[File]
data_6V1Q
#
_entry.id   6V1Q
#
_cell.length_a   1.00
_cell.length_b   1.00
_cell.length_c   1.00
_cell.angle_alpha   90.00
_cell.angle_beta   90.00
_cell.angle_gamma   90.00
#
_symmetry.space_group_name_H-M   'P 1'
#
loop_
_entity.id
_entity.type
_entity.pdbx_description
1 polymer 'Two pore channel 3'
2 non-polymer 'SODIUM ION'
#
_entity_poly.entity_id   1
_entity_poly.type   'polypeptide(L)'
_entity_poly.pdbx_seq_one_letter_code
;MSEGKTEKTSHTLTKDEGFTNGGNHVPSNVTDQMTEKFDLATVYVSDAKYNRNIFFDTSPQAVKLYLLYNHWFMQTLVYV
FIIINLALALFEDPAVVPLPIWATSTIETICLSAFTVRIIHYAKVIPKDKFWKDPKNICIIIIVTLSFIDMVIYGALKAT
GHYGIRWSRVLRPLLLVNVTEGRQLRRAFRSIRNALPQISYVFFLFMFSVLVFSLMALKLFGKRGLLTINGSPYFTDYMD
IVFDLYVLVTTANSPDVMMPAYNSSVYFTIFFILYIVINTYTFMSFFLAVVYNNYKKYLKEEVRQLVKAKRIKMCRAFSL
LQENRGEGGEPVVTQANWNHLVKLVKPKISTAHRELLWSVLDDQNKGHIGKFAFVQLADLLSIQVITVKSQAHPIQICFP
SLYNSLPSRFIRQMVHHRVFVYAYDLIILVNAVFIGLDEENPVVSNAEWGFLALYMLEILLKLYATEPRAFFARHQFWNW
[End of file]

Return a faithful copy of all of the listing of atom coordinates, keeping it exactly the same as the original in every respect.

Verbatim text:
data_6V1Q
#
_entry.id   6V1Q
#
_cell.length_a   1.00
_cell.length_b   1.00
_cell.length_c   1.00
_cell.angle_alpha   90.00
_cell.angle_beta   90.00
_cell.angle_gamma   90.00
#
_symmetry.space_group_name_H-M   'P 1'
#
loop_
_entity.id
_entity.type
_entity.pdbx_description
1 polymer 'Two pore channel 3'
2 non-polymer 'SODIUM ION'
#
_entity_poly.entity_id   1
_entity_poly.type   'polypeptide(L)'
_entity_poly.pdbx_seq_one_letter_code
;MSEGKTEKTSHTLTKDEGFTNGGNHVPSNVTDQMTEKFDLATVYVSDAKYNRNIFFDTSPQAVKLYLLYNHWFMQTLVYV
FIIINLALALFEDPAVVPLPIWATSTIETICLSAFTVRIIHYAKVIPKDKFWKDPKNICIIIIVTLSFIDMVIYGALKAT
GHYGIRWSRVLRPLLLVNVTEGRQLRRAFRSIRNALPQISYVFFLFMFSVLVFSLMALKLFGKRGLLTINGSPYFTDYMD
IVFDLYVLVTTANSPDVMMPAYNSSVYFTIFFILYIVINTYTFMSFFLAVVYNNYKKYLKEEVRQLVKAKRIKMCRAFSL
LQENRGEGGEPVVTQANWNHLVKLVKPKISTAHRELLWSVLDDQNKGHIGKFAFVQLADLLSIQVITVKSQAHPIQICFP
SLYNSLPSRFIRQMVHHRVFVYAYDLIILVNAVFIGLDEENPVVSNAEWGFLALYMLEILLKLYATEPRAFFARHQFWNW